Quickstart: Create ARM templates with Visual Studio Code

The Azure Resource Manager Tools for Visual Studio Code provide language support, resource snippets, and resource autocompletion. These tools help create and validate Azure Resource Manager templates (ARM templates), and are therefore the recommended method of ARM template creation and configuration. In this quickstart, you use the extension to create an ARM template from scratch. While doing so you experience the extensions capabilities such as ARM template snippets, validation, completions, and parameter file support.

This quickstart focuses on using Visual Studio Code extension to build the ARM template. For a tutorial that is more focused on syntax, see Tutorial: Create and deploy your first ARM template.

To complete this quickstart, you need Visual Studio Code, with the Azure Resource Manager tools extension installed. You also need either the Azure CLI or the Azure PowerShell module installed and authenticated.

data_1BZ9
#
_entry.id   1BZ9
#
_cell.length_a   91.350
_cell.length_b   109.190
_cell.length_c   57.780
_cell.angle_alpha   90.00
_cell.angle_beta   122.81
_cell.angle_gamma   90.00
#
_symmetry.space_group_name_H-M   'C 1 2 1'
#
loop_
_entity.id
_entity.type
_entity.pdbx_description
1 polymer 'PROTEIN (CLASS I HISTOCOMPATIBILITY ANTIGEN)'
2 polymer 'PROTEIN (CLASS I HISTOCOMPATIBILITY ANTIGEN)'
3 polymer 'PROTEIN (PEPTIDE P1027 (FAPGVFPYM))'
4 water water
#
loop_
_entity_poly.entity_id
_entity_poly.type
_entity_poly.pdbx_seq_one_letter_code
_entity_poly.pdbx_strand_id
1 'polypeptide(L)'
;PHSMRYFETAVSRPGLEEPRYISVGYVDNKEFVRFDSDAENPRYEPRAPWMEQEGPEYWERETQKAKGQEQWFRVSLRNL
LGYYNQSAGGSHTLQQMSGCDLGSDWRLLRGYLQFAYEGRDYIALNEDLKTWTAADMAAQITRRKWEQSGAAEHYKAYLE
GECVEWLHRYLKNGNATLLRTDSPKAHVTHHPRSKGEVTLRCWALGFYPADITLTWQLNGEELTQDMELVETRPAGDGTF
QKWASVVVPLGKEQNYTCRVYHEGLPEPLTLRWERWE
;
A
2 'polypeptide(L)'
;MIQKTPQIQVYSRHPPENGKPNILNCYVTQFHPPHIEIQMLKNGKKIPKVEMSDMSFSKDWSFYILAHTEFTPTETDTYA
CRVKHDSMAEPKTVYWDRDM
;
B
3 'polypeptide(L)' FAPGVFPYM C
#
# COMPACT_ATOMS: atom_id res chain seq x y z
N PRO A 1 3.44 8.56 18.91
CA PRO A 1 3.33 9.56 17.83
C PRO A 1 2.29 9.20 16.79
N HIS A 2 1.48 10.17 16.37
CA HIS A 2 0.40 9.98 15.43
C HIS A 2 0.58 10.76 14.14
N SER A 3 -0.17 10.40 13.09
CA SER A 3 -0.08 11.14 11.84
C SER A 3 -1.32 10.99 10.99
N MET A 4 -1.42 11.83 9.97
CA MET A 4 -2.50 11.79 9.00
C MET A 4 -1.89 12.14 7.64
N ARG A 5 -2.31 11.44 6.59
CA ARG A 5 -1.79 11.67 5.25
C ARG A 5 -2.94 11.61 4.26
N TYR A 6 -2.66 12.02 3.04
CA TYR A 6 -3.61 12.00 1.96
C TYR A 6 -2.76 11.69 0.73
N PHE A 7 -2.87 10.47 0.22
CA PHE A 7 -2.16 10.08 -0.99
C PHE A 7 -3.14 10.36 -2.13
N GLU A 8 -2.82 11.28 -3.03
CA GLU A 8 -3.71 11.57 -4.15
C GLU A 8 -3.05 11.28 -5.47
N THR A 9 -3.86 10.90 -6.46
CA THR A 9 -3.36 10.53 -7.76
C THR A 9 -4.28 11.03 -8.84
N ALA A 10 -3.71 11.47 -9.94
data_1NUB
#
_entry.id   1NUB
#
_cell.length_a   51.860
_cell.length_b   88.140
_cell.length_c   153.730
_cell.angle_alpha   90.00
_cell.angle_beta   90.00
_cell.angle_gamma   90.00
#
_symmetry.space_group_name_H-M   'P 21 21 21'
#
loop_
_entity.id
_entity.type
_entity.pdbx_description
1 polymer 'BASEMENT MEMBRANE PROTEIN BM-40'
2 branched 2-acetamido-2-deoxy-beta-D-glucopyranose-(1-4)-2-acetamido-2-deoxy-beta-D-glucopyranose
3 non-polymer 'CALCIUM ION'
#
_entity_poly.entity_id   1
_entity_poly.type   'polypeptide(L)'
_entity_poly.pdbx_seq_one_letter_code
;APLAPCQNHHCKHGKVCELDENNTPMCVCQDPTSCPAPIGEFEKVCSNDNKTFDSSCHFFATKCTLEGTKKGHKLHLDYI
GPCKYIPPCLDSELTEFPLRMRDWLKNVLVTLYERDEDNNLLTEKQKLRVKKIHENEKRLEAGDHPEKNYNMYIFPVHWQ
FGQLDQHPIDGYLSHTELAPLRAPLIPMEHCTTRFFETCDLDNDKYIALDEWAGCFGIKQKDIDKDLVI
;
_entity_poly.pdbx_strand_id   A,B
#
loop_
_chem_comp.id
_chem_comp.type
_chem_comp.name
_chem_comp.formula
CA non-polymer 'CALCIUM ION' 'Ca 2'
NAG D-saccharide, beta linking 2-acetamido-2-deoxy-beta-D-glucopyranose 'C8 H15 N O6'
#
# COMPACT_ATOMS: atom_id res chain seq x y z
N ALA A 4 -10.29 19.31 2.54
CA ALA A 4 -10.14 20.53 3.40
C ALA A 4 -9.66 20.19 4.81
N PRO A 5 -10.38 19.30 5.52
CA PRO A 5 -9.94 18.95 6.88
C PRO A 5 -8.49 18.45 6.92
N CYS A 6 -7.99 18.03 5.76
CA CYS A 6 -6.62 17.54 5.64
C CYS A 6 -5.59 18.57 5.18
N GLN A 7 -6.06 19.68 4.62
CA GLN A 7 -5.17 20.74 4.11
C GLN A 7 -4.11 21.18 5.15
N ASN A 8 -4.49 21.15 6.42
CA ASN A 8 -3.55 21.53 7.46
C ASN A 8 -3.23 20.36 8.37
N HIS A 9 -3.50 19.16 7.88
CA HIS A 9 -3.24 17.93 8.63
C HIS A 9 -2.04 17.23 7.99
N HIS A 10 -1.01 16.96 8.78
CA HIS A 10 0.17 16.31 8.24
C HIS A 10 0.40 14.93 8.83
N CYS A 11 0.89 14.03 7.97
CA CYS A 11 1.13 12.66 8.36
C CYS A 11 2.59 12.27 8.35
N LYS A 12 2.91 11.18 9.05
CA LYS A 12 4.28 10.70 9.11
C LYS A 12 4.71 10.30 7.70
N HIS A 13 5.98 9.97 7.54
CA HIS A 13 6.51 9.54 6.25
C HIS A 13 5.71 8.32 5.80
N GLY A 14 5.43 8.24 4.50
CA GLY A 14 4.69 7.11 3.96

If you don't have an Azure subscription, create a free account before you begin.


We recommend Bicep because it offers the same capabilities as ARM templates and the syntax is easier to use. To learn more, see Quickstart: Create Bicep files with Visual Studio Code.


The current release of the Azure Resource Manager Tools extension for Visual Studio Code does not recognize the enhancements made in languageVersion 2.0.

Create an ARM template

Create and open with Visual Studio Code a new file named azuredeploy.json. Enter arm into the code editor, which initiates Azure Resource Manager snippets for scaffolding out an ARM template.

Select arm! to create a template scoped for an Azure resource group deployment.

Screenshot showing Azure Resource Manager scaffolding snippets.